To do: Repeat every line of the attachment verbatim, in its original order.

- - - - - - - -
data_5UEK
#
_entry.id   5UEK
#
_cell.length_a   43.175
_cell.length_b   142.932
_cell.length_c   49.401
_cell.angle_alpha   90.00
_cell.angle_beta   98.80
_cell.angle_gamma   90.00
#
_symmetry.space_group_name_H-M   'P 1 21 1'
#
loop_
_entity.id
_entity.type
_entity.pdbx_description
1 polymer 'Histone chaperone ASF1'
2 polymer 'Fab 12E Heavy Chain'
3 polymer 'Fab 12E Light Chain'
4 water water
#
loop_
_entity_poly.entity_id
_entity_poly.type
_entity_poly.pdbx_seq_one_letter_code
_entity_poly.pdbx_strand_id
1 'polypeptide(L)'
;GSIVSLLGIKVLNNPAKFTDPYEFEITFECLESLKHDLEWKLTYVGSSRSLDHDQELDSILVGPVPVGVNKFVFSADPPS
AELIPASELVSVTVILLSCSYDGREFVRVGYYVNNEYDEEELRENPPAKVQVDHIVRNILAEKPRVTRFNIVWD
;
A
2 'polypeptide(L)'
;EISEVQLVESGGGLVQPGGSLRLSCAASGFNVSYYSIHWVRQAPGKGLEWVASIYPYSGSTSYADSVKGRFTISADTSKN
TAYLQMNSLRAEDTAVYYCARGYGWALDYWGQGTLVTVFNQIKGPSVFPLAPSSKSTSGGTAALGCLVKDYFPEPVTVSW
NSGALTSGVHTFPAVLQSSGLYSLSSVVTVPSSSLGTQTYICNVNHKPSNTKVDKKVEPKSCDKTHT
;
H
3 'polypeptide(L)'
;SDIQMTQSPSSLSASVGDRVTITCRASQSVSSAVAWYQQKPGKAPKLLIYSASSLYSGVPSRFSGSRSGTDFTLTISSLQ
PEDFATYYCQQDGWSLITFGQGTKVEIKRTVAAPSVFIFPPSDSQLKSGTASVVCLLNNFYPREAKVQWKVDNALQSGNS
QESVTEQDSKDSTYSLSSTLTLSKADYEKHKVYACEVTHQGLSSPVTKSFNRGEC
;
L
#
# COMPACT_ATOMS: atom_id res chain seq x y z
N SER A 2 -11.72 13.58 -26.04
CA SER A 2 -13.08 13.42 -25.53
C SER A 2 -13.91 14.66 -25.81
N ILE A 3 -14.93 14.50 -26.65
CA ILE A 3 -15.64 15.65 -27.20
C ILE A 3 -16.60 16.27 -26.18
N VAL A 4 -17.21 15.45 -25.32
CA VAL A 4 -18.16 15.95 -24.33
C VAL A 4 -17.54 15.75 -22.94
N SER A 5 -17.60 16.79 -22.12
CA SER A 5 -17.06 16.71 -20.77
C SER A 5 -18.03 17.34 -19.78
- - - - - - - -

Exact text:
data_5UEK
#
_entry.id   5UEK
#
_cell.length_a   43.175
_cell.length_b   142.932
_cell.length_c   49.401
_cell.angle_alpha   90.00
_cell.angle_beta   98.80
_cell.angle_gamma   90.00
#
_symmetry.space_group_name_H-M   'P 1 21 1'
#
loop_
_entity.id
_entity.type
_entity.pdbx_description
1 polymer 'Histone chaperone ASF1'
2 polymer 'Fab 12E Heavy Chain'
3 polymer 'Fab 12E Light Chain'
4 water water
#
loop_
_entity_poly.entity_id
_entity_poly.type
_entity_poly.pdbx_seq_one_letter_code
_entity_poly.pdbx_strand_id
1 'polypeptide(L)'
;GSIVSLLGIKVLNNPAKFTDPYEFEITFECLESLKHDLEWKLTYVGSSRSLDHDQELDSILVGPVPVGVNKFVFSADPPS
AELIPASELVSVTVILLSCSYDGREFVRVGYYVNNEYDEEELRENPPAKVQVDHIVRNILAEKPRVTRFNIVWD
;
A
2 'polypeptide(L)'
;EISEVQLVESGGGLVQPGGSLRLSCAASGFNVSYYSIHWVRQAPGKGLEWVASIYPYSGSTSYADSVKGRFTISADTSKN
TAYLQMNSLRAEDTAVYYCARGYGWALDYWGQGTLVTVFNQIKGPSVFPLAPSSKSTSGGTAALGCLVKDYFPEPVTVSW
NSGALTSGVHTFPAVLQSSGLYSLSSVVTVPSSSLGTQTYICNVNHKPSNTKVDKKVEPKSCDKTHT
;
H
3 'polypeptide(L)'
;SDIQMTQSPSSLSASVGDRVTITCRASQSVSSAVAWYQQKPGKAPKLLIYSASSLYSGVPSRFSGSRSGTDFTLTISSLQ
PEDFATYYCQQDGWSLITFGQGTKVEIKRTVAAPSVFIFPPSDSQLKSGTASVVCLLNNFYPREAKVQWKVDNALQSGNS
QESVTEQDSKDSTYSLSSTLTLSKADYEKHKVYACEVTHQGLSSPVTKSFNRGEC
;
L
#
# COMPACT_ATOMS: atom_id res chain seq x y z
N SER A 2 -11.72 13.58 -26.04
CA SER A 2 -13.08 13.42 -25.53
C SER A 2 -13.91 14.66 -25.81
N ILE A 3 -14.93 14.50 -26.65
CA ILE A 3 -15.64 15.65 -27.20
C ILE A 3 -16.60 16.27 -26.18
N VAL A 4 -17.21 15.45 -25.32
CA VAL A 4 -18.16 15.95 -24.33
C VAL A 4 -17.54 15.75 -22.94
N SER A 5 -17.60 16.79 -22.12
CA SER A 5 -17.06 16.71 -20.77
C SER A 5 -18.03 17.34 -19.78